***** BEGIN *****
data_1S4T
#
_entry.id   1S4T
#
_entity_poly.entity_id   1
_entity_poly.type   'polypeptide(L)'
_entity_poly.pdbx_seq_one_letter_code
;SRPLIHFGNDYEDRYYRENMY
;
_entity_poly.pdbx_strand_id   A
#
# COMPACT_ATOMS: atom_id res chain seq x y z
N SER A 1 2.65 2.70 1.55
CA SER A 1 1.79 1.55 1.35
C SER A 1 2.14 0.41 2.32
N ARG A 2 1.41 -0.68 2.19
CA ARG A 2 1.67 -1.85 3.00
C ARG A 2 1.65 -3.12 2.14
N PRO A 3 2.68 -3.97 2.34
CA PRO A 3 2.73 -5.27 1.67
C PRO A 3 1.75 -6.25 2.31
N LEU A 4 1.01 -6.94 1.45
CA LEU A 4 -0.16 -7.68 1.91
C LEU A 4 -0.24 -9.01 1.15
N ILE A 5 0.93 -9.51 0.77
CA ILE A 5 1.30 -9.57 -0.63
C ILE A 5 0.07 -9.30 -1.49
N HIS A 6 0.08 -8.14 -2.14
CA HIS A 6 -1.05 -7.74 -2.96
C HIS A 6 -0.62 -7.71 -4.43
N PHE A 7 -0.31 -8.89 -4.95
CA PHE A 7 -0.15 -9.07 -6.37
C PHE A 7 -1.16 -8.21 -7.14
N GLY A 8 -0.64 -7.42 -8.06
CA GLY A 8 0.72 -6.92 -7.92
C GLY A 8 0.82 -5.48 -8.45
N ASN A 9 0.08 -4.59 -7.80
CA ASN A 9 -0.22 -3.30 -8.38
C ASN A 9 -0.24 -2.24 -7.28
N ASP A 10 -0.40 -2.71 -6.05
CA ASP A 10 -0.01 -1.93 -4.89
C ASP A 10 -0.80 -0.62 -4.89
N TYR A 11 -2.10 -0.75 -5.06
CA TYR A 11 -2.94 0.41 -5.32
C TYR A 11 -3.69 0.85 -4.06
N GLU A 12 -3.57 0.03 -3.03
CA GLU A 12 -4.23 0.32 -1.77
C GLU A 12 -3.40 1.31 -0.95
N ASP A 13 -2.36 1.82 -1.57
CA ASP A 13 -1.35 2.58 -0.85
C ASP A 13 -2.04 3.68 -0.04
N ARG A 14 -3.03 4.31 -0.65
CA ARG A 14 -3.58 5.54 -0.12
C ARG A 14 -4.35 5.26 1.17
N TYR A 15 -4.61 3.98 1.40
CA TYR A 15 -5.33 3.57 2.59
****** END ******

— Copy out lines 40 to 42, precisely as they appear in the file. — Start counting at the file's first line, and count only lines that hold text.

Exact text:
N ASP A 10 -0.40 -2.71 -6.05
CA ASP A 10 -0.01 -1.93 -4.89
C ASP A 10 -0.80 -0.62 -4.89